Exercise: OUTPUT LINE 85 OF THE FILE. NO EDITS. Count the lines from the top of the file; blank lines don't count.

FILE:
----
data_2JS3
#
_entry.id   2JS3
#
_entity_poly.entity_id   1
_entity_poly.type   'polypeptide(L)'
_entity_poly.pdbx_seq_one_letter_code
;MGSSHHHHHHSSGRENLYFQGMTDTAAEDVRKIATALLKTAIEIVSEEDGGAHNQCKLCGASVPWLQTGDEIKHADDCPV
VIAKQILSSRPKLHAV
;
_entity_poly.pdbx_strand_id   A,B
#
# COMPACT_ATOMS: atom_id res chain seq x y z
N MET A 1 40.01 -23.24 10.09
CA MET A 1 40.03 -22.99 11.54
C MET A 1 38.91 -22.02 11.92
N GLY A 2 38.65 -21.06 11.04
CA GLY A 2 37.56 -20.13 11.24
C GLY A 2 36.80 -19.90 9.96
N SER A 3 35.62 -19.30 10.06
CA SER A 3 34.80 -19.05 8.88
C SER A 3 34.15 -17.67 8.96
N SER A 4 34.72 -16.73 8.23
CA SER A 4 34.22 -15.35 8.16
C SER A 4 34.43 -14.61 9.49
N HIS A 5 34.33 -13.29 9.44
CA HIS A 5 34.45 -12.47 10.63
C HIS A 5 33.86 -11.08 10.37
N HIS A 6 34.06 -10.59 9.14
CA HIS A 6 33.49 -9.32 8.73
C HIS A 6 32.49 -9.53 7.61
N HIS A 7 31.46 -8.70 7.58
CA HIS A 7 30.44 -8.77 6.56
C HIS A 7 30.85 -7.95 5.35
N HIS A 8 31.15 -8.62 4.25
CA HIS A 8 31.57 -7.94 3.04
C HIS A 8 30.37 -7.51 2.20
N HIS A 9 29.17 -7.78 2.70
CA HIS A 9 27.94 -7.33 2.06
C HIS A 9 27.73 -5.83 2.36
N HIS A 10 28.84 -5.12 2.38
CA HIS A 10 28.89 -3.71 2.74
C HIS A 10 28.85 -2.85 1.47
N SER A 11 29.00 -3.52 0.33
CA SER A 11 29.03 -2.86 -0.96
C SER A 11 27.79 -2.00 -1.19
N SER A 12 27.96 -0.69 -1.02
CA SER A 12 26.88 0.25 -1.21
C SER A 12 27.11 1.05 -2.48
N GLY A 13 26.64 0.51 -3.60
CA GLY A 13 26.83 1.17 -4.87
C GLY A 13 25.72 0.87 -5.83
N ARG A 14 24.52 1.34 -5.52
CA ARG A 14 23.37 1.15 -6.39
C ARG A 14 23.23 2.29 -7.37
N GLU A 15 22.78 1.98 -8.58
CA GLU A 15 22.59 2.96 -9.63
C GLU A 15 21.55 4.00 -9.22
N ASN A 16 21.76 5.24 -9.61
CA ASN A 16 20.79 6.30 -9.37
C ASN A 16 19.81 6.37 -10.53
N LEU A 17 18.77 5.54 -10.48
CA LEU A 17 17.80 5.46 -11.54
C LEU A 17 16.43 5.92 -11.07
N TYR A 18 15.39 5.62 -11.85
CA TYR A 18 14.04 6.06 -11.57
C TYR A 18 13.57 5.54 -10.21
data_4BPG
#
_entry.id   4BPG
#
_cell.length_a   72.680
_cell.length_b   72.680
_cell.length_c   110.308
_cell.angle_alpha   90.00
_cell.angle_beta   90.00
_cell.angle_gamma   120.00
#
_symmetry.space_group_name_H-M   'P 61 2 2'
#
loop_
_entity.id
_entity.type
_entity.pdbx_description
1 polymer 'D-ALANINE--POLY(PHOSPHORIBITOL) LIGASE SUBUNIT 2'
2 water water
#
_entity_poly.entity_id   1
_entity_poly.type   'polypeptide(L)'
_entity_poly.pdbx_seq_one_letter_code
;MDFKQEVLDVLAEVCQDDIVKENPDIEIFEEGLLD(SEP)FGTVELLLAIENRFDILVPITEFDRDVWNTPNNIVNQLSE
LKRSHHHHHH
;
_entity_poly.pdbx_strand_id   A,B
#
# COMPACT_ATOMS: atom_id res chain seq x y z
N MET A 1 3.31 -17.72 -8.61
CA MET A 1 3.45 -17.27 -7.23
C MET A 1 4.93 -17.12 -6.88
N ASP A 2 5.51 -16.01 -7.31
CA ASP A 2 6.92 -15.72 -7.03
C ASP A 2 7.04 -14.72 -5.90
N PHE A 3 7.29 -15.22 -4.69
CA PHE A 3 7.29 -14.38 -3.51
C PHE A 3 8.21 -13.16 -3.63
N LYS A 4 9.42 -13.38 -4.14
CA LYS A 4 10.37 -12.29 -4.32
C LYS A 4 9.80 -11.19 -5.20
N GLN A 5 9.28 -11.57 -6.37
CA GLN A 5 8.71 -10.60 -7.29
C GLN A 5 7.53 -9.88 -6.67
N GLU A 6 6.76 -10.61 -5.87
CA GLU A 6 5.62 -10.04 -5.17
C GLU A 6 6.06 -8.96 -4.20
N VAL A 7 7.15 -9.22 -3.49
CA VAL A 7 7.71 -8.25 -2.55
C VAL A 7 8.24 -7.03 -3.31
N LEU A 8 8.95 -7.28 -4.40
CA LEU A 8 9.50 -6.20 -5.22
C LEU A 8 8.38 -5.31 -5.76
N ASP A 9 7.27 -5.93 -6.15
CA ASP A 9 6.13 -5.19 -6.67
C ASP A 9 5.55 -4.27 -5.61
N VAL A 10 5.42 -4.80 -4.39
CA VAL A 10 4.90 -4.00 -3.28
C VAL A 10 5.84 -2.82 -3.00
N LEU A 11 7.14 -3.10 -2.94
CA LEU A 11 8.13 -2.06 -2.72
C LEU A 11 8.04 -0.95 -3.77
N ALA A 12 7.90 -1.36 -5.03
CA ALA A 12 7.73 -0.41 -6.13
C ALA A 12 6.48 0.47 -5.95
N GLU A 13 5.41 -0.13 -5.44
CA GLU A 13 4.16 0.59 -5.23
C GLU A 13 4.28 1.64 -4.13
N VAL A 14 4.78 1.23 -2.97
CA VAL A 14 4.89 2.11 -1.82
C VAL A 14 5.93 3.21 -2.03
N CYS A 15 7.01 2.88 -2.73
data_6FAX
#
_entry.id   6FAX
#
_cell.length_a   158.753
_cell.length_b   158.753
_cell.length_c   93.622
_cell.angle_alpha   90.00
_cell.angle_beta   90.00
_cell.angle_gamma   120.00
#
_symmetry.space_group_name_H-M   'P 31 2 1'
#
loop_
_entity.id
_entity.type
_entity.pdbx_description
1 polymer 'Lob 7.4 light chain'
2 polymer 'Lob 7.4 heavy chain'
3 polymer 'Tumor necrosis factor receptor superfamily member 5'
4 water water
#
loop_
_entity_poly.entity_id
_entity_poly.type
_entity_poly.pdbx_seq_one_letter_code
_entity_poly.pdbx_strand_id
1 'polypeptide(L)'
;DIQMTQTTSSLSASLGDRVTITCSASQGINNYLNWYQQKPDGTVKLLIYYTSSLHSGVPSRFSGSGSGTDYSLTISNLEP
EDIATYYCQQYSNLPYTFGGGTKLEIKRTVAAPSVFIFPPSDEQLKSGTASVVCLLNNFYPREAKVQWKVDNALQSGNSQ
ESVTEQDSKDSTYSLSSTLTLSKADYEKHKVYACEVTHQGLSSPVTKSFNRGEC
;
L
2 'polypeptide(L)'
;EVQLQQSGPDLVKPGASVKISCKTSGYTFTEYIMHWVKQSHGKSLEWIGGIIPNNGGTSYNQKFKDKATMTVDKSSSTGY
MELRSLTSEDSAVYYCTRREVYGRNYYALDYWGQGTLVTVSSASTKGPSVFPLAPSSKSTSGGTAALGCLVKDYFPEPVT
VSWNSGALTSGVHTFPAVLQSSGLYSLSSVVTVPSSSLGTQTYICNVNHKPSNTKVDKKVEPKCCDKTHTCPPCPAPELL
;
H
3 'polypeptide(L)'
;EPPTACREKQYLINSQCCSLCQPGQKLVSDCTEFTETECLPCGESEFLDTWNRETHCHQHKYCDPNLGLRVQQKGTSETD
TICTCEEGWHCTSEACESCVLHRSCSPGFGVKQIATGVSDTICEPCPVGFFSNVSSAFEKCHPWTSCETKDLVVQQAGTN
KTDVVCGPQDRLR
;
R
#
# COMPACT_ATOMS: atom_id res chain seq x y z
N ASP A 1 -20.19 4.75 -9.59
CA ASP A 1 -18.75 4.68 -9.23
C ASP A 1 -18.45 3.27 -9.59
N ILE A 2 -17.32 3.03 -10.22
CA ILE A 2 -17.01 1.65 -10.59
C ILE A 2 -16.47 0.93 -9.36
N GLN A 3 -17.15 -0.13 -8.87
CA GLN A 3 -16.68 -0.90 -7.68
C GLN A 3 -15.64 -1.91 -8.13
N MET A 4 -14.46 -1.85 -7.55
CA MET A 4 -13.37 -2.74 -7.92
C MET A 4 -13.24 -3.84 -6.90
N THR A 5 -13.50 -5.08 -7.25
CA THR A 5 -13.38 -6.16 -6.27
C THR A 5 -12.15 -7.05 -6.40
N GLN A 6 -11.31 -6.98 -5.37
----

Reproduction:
1 polymer 'D-ALANINE--POLY(PHOSPHORIBITOL) LIGASE SUBUNIT 2'